It’s almost as if having the job role/description — even if it’s entirely meaningless — is enough to make everyone involved feel better/ignore the career skills side. This is especially true in advancing people to management. Remember: job role discussions get political, and most managerial promotions are political. What happens when politics defeats logic? Turnover soars.

“The skills gap”

A general lack of understanding of career skills relative to role allows middle managers to bellow about “the skills gap” being why their teams aren’t producing. News flash: their teams aren’t producing because they aren’t good managers.

Oh, and just in general about careers… 

Even though automation might be coming for us all, we need to get better about framing up people’s careers. Easy example: performance reviews are absolutely meaningless. Almost no one would disagree with that. Why not turn them into “career conversations?” Semantic thought leader bullshit? Maybe. But if executed right, much better than a box-checking performance review.

Same: networking. The way we teach networking throughout a career is totally flawed. Let’s simplify it and not over-think it.

A career is really important in the first world. It sets your economic level, it shapes your self-worth, it introduces you to friends (and lovers!), etc. But I feel sometimes like in the digital age, we’ve thrown so much less-than-vetted advice at people that no one knows what exactly the fuck to do anymore. We’ve moved towards job role (political box-checking based on a description written hastily 7 years ago) and away from actually thinking about career skills. Doesn’t seem good. Let’s level set.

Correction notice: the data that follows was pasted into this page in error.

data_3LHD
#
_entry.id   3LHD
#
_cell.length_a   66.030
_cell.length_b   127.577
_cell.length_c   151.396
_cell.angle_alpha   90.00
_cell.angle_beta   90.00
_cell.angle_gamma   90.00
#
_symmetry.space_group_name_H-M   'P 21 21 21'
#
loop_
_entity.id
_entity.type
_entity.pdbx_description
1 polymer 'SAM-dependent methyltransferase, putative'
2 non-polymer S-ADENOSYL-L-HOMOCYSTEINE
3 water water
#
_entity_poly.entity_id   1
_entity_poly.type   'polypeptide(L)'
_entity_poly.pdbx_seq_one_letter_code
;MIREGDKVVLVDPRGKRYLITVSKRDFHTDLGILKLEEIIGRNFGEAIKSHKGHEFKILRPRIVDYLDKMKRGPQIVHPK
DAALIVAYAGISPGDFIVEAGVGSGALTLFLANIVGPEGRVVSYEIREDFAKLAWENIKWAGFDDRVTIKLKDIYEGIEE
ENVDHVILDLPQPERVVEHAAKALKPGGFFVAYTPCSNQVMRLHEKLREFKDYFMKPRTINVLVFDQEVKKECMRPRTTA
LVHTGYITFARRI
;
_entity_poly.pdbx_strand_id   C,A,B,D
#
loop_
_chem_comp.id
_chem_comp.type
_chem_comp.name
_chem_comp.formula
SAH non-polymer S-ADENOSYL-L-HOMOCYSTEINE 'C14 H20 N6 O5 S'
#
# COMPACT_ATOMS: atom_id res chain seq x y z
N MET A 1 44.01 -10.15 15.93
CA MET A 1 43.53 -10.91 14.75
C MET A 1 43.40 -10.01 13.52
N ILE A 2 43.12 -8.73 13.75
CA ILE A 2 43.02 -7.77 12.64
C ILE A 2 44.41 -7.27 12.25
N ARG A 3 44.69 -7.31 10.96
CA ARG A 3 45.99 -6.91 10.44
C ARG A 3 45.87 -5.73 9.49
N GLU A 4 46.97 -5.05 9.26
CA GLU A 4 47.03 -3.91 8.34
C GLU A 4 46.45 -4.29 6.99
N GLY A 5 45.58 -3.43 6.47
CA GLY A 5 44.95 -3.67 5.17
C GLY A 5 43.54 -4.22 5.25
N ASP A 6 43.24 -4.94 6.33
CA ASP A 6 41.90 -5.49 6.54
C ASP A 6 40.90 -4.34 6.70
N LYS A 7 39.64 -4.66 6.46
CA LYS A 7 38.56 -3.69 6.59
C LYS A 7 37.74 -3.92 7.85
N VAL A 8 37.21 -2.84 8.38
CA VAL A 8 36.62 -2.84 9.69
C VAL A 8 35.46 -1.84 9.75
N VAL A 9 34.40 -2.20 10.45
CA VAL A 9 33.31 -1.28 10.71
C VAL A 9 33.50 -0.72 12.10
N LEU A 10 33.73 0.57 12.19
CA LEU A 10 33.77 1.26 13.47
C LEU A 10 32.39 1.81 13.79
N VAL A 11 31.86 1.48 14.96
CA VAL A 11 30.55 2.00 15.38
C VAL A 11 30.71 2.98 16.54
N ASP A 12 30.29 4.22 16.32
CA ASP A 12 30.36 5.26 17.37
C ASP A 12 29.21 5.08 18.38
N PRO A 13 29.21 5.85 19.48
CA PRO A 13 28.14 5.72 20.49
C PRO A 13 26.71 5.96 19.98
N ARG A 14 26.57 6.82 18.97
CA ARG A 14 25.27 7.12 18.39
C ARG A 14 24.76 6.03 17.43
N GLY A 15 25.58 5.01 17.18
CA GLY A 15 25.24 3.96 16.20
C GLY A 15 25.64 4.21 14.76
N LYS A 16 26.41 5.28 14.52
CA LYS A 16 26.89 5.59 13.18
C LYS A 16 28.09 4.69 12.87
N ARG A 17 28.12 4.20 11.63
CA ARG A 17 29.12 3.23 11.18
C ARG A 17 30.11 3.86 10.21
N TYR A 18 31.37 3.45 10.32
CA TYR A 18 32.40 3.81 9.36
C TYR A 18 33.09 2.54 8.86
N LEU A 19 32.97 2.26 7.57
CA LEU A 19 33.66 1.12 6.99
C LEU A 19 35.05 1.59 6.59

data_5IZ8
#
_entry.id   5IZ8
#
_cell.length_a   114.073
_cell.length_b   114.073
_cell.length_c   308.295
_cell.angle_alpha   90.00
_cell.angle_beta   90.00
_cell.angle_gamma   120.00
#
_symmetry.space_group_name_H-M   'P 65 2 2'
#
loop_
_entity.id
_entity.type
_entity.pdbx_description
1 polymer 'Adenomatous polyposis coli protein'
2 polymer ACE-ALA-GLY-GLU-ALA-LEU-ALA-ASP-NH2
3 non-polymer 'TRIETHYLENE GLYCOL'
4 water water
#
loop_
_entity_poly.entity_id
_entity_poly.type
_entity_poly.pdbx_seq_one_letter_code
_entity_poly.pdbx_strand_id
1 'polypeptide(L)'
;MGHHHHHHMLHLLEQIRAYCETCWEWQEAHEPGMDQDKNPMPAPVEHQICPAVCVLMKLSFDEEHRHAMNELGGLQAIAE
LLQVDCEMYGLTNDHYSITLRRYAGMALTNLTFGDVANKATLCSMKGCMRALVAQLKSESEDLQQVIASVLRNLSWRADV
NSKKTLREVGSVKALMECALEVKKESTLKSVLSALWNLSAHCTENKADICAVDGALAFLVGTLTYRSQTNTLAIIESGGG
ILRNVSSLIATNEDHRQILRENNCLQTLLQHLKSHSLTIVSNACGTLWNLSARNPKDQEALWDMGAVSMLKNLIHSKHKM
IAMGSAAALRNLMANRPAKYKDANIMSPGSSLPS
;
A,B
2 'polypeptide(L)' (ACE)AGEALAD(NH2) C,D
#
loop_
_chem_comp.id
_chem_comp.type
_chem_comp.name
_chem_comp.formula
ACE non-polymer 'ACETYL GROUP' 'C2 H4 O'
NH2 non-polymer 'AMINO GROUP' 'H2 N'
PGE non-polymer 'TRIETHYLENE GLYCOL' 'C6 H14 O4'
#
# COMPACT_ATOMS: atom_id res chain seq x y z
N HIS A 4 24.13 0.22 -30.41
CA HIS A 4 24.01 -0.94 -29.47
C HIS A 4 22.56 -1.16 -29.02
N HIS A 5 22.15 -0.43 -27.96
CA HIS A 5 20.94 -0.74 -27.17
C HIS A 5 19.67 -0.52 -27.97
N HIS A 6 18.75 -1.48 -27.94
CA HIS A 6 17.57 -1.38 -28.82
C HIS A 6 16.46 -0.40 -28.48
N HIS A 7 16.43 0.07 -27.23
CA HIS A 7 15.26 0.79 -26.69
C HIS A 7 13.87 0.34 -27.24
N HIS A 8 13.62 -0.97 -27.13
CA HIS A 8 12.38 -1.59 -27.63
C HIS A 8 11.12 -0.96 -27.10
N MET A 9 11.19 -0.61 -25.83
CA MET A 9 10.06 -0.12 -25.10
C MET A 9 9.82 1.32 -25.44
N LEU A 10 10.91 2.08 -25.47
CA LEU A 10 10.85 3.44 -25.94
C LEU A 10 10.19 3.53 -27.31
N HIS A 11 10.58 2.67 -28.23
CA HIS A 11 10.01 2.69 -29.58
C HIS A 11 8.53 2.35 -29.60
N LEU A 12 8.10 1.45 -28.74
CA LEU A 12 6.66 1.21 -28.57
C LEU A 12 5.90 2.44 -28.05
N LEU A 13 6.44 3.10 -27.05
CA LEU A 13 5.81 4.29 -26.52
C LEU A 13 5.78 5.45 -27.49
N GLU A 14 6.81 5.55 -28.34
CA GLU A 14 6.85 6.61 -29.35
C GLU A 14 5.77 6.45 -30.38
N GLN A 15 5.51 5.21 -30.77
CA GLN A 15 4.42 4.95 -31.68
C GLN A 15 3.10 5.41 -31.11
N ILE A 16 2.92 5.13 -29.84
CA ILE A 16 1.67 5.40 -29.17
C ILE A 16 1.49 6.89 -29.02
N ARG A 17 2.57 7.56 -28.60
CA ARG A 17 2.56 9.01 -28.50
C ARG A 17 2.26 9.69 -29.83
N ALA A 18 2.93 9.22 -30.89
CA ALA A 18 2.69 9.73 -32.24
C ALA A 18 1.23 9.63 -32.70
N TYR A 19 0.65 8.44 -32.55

Any other thoughts on career skills in the broader ecosystem of developing yourself and advancing?

Ted Bauer

One Comment

  1. If jobs were actually about putting people with hard skills into roles that matched their abilities and less about this vague “fit” bullshit (you nailed it: it’s totally about politics and, I’d add, the personal preferences of the person doing the hiring), I’d actually be doing something that made sense given my background and interests.

    While I’ve managed to carve something of a unique niche for myself in my current organization, it makes very little sense that a guy with an academic and professional background in writing and audio production should be working as an accountant (I took one math course in college, and it was only because I was required to).

    I think back on my first year out of college and a couple of hiring managers telling me I “didn’t have enough experience” to be an editorial ASSISTANT or a radio production ASSISTANT (things I had, you know, about 4 years of academic experience in and managed to make a little money off of) without actually taking the time to tell me why an extra year or two doing those things would have mattered (which is partly why I think # of years on a job is a bullshit metric and useless in job postings); meanwhile, I’ve been offered jobs over the years in technology recruiting, construction, and accounting without really having any experience in any of them.

    Part of level setting in this domain, I think, is going to involve reminding people that their ideas are full of shit (great that you mentioned that so much “thought leadership” here is so non-vetted, but taken to heart by too many), that it’s OK to be somewhat full of shit (everyone is to a degree), and that as long as you’re aware that you have a full-of-shit-streak we’ll all get where we want to go, eventually.